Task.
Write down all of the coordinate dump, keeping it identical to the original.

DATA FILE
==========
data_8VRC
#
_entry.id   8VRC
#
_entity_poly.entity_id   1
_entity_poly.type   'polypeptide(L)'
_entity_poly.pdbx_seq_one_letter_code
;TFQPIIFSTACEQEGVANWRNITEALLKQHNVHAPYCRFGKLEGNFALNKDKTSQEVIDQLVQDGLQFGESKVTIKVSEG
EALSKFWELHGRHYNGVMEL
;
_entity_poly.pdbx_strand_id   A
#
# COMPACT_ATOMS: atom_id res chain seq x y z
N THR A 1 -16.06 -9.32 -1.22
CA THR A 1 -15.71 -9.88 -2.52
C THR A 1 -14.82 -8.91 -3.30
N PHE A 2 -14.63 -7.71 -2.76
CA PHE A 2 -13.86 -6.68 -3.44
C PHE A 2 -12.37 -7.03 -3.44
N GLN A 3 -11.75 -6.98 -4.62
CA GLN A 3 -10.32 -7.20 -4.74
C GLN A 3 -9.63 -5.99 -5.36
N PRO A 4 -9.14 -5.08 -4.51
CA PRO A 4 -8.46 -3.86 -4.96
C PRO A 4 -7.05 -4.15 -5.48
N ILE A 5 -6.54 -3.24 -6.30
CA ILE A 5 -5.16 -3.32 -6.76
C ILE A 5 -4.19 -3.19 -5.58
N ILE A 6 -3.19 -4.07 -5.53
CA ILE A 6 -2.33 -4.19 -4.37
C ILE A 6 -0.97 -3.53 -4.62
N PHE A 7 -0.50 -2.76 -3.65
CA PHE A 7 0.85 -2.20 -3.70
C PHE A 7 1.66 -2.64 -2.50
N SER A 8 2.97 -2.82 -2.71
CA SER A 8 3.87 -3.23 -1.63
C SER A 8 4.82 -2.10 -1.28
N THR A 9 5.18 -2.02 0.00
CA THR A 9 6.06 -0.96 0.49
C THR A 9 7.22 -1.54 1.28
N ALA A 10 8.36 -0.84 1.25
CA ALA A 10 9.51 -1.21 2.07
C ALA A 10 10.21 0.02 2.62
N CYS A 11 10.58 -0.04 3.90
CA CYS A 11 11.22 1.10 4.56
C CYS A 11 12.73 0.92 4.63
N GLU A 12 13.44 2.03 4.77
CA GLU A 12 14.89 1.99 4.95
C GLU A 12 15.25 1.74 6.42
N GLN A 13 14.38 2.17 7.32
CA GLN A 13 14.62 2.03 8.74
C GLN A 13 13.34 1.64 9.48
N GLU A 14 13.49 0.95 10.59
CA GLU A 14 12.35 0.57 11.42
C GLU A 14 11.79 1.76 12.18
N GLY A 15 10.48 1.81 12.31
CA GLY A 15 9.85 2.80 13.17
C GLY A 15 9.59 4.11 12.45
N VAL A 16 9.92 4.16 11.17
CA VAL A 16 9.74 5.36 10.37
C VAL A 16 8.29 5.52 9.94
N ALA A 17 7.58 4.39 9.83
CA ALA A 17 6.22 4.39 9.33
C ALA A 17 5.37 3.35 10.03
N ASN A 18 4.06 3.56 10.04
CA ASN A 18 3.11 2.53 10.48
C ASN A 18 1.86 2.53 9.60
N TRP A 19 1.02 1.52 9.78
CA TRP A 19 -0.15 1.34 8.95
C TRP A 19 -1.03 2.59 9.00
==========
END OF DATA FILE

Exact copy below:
data_8VRC
#
_entry.id   8VRC
#
_entity_poly.entity_id   1
_entity_poly.type   'polypeptide(L)'
_entity_poly.pdbx_seq_one_letter_code
;TFQPIIFSTACEQEGVANWRNITEALLKQHNVHAPYCRFGKLEGNFALNKDKTSQEVIDQLVQDGLQFGESKVTIKVSEG
EALSKFWELHGRHYNGVMEL
;
_entity_poly.pdbx_strand_id   A
#
# COMPACT_ATOMS: atom_id res chain seq x y z
N THR A 1 -16.06 -9.32 -1.22
CA THR A 1 -15.71 -9.88 -2.52
C THR A 1 -14.82 -8.91 -3.30
N PHE A 2 -14.63 -7.71 -2.76
CA PHE A 2 -13.86 -6.68 -3.44
C PHE A 2 -12.37 -7.03 -3.44
N GLN A 3 -11.75 -6.98 -4.62
CA GLN A 3 -10.32 -7.20 -4.74
C GLN A 3 -9.63 -5.99 -5.36
N PRO A 4 -9.14 -5.08 -4.51
CA PRO A 4 -8.46 -3.86 -4.96
C PRO A 4 -7.05 -4.15 -5.48
N ILE A 5 -6.54 -3.24 -6.30
CA ILE A 5 -5.16 -3.32 -6.76
C ILE A 5 -4.19 -3.19 -5.58
N ILE A 6 -3.19 -4.07 -5.53
CA ILE A 6 -2.33 -4.19 -4.37
C ILE A 6 -0.97 -3.53 -4.62
N PHE A 7 -0.50 -2.76 -3.65
CA PHE A 7 0.85 -2.20 -3.70
C PHE A 7 1.66 -2.64 -2.50
N SER A 8 2.97 -2.82 -2.71
CA SER A 8 3.87 -3.23 -1.63
C SER A 8 4.82 -2.10 -1.28
N THR A 9 5.18 -2.02 0.00
CA THR A 9 6.06 -0.96 0.49
C THR A 9 7.22 -1.54 1.28
N ALA A 10 8.36 -0.84 1.25
CA ALA A 10 9.51 -1.21 2.07
C ALA A 10 10.21 0.02 2.62
N CYS A 11 10.58 -0.04 3.90
CA CYS A 11 11.22 1.10 4.56
C CYS A 11 12.73 0.92 4.63
N GLU A 12 13.44 2.03 4.77
CA GLU A 12 14.89 1.99 4.95
C GLU A 12 15.25 1.74 6.42
N GLN A 13 14.38 2.17 7.32
CA GLN A 13 14.62 2.03 8.74
C GLN A 13 13.34 1.64 9.48
N GLU A 14 13.49 0.95 10.59
CA GLU A 14 12.35 0.57 11.42
C GLU A 14 11.79 1.76 12.18
N GLY A 15 10.48 1.81 12.31
CA GLY A 15 9.85 2.80 13.17
C GLY A 15 9.59 4.11 12.45
N VAL A 16 9.92 4.16 11.17
CA VAL A 16 9.74 5.36 10.37
C VAL A 16 8.29 5.52 9.94
N ALA A 17 7.58 4.39 9.83
CA ALA A 17 6.22 4.39 9.33
C ALA A 17 5.37 3.35 10.03
N ASN A 18 4.06 3.56 10.04
CA ASN A 18 3.11 2.53 10.48
C ASN A 18 1.86 2.53 9.60
N TRP A 19 1.02 1.52 9.78
CA TRP A 19 -0.15 1.34 8.95
C TRP A 19 -1.03 2.59 9.00